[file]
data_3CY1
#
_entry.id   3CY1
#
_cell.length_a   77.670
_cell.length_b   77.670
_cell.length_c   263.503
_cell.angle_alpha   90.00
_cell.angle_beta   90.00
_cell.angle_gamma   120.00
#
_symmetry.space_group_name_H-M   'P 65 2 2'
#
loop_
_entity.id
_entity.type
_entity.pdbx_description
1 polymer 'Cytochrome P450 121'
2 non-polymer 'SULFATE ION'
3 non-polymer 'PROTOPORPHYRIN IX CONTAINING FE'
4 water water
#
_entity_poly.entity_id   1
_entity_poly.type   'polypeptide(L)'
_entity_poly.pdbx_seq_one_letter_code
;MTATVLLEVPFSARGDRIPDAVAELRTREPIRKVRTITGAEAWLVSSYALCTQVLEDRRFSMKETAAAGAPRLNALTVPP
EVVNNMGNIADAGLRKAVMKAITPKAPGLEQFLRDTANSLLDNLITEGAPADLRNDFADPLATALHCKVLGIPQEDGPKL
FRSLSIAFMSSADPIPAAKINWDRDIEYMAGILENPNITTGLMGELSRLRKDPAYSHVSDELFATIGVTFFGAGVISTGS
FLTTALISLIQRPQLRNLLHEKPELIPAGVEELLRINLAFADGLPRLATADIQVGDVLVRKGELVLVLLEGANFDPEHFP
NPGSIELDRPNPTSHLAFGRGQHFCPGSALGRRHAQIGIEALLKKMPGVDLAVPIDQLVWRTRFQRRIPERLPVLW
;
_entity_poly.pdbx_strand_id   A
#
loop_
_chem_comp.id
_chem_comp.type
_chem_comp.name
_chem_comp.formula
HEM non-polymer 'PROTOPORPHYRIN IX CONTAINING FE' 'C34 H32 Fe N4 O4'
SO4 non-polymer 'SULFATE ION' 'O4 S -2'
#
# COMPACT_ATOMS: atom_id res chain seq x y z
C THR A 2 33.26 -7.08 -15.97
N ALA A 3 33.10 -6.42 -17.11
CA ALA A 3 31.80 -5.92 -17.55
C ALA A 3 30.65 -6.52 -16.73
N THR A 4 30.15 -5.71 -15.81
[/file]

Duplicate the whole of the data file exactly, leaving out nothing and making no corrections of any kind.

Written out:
data_3CY1
#
_entry.id   3CY1
#
_cell.length_a   77.670
_cell.length_b   77.670
_cell.length_c   263.503
_cell.angle_alpha   90.00
_cell.angle_beta   90.00
_cell.angle_gamma   120.00
#
_symmetry.space_group_name_H-M   'P 65 2 2'
#
loop_
_entity.id
_entity.type
_entity.pdbx_description
1 polymer 'Cytochrome P450 121'
2 non-polymer 'SULFATE ION'
3 non-polymer 'PROTOPORPHYRIN IX CONTAINING FE'
4 water water
#
_entity_poly.entity_id   1
_entity_poly.type   'polypeptide(L)'
_entity_poly.pdbx_seq_one_letter_code
;MTATVLLEVPFSARGDRIPDAVAELRTREPIRKVRTITGAEAWLVSSYALCTQVLEDRRFSMKETAAAGAPRLNALTVPP
EVVNNMGNIADAGLRKAVMKAITPKAPGLEQFLRDTANSLLDNLITEGAPADLRNDFADPLATALHCKVLGIPQEDGPKL
FRSLSIAFMSSADPIPAAKINWDRDIEYMAGILENPNITTGLMGELSRLRKDPAYSHVSDELFATIGVTFFGAGVISTGS
FLTTALISLIQRPQLRNLLHEKPELIPAGVEELLRINLAFADGLPRLATADIQVGDVLVRKGELVLVLLEGANFDPEHFP
NPGSIELDRPNPTSHLAFGRGQHFCPGSALGRRHAQIGIEALLKKMPGVDLAVPIDQLVWRTRFQRRIPERLPVLW
;
_entity_poly.pdbx_strand_id   A
#
loop_
_chem_comp.id
_chem_comp.type
_chem_comp.name
_chem_comp.formula
HEM non-polymer 'PROTOPORPHYRIN IX CONTAINING FE' 'C34 H32 Fe N4 O4'
SO4 non-polymer 'SULFATE ION' 'O4 S -2'
#
# COMPACT_ATOMS: atom_id res chain seq x y z
C THR A 2 33.26 -7.08 -15.97
N ALA A 3 33.10 -6.42 -17.11
CA ALA A 3 31.80 -5.92 -17.55
C ALA A 3 30.65 -6.52 -16.73
N THR A 4 30.15 -5.71 -15.81